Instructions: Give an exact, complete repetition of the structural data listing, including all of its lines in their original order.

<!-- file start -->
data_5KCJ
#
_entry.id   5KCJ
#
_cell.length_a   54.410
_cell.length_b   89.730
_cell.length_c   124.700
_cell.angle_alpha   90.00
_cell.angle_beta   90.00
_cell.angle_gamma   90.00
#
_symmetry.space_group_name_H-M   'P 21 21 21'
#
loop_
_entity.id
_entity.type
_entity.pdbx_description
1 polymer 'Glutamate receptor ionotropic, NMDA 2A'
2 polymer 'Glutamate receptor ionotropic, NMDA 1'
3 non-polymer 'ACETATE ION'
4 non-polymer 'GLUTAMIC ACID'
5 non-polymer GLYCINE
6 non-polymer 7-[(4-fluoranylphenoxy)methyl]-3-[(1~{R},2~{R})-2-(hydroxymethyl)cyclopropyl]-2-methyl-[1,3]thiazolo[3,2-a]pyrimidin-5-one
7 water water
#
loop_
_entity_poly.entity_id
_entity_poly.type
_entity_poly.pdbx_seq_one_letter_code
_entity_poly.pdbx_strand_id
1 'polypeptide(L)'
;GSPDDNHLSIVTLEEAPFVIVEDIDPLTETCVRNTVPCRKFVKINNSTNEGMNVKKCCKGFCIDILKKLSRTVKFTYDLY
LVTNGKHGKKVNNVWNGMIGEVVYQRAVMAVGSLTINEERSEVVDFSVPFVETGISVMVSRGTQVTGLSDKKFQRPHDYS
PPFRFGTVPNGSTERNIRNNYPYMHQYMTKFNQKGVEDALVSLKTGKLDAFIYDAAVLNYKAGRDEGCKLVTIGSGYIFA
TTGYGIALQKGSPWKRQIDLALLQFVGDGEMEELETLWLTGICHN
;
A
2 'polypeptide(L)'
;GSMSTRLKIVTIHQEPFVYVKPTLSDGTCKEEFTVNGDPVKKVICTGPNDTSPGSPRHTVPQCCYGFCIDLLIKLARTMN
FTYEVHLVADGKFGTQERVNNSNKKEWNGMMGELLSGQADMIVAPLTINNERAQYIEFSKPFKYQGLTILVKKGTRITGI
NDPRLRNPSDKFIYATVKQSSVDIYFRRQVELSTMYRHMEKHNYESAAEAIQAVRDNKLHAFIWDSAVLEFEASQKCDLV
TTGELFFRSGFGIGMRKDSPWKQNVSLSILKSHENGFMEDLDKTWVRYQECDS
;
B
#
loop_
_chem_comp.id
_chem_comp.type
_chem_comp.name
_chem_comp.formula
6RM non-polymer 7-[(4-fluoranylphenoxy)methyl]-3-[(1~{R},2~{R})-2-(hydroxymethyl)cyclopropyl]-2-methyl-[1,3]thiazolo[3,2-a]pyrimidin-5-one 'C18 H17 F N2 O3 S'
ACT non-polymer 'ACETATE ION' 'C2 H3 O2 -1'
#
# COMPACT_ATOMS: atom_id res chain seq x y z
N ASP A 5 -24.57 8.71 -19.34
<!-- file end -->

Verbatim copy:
data_5KCJ
#
_entry.id   5KCJ
#
_cell.length_a   54.410
_cell.length_b   89.730
_cell.length_c   124.700
_cell.angle_alpha   90.00
_cell.angle_beta   90.00
_cell.angle_gamma   90.00
#
_symmetry.space_group_name_H-M   'P 21 21 21'
#
loop_
_entity.id
_entity.type
_entity.pdbx_description
1 polymer 'Glutamate receptor ionotropic, NMDA 2A'
2 polymer 'Glutamate receptor ionotropic, NMDA 1'
3 non-polymer 'ACETATE ION'
4 non-polymer 'GLUTAMIC ACID'
5 non-polymer GLYCINE
6 non-polymer 7-[(4-fluoranylphenoxy)methyl]-3-[(1~{R},2~{R})-2-(hydroxymethyl)cyclopropyl]-2-methyl-[1,3]thiazolo[3,2-a]pyrimidin-5-one
7 water water
#
loop_
_entity_poly.entity_id
_entity_poly.type
_entity_poly.pdbx_seq_one_letter_code
_entity_poly.pdbx_strand_id
1 'polypeptide(L)'
;GSPDDNHLSIVTLEEAPFVIVEDIDPLTETCVRNTVPCRKFVKINNSTNEGMNVKKCCKGFCIDILKKLSRTVKFTYDLY
LVTNGKHGKKVNNVWNGMIGEVVYQRAVMAVGSLTINEERSEVVDFSVPFVETGISVMVSRGTQVTGLSDKKFQRPHDYS
PPFRFGTVPNGSTERNIRNNYPYMHQYMTKFNQKGVEDALVSLKTGKLDAFIYDAAVLNYKAGRDEGCKLVTIGSGYIFA
TTGYGIALQKGSPWKRQIDLALLQFVGDGEMEELETLWLTGICHN
;
A
2 'polypeptide(L)'
;GSMSTRLKIVTIHQEPFVYVKPTLSDGTCKEEFTVNGDPVKKVICTGPNDTSPGSPRHTVPQCCYGFCIDLLIKLARTMN
FTYEVHLVADGKFGTQERVNNSNKKEWNGMMGELLSGQADMIVAPLTINNERAQYIEFSKPFKYQGLTILVKKGTRITGI
NDPRLRNPSDKFIYATVKQSSVDIYFRRQVELSTMYRHMEKHNYESAAEAIQAVRDNKLHAFIWDSAVLEFEASQKCDLV
TTGELFFRSGFGIGMRKDSPWKQNVSLSILKSHENGFMEDLDKTWVRYQECDS
;
B
#
loop_
_chem_comp.id
_chem_comp.type
_chem_comp.name
_chem_comp.formula
6RM non-polymer 7-[(4-fluoranylphenoxy)methyl]-3-[(1~{R},2~{R})-2-(hydroxymethyl)cyclopropyl]-2-methyl-[1,3]thiazolo[3,2-a]pyrimidin-5-one 'C18 H17 F N2 O3 S'
ACT non-polymer 'ACETATE ION' 'C2 H3 O2 -1'
#
# COMPACT_ATOMS: atom_id res chain seq x y z
N ASP A 5 -24.57 8.71 -19.34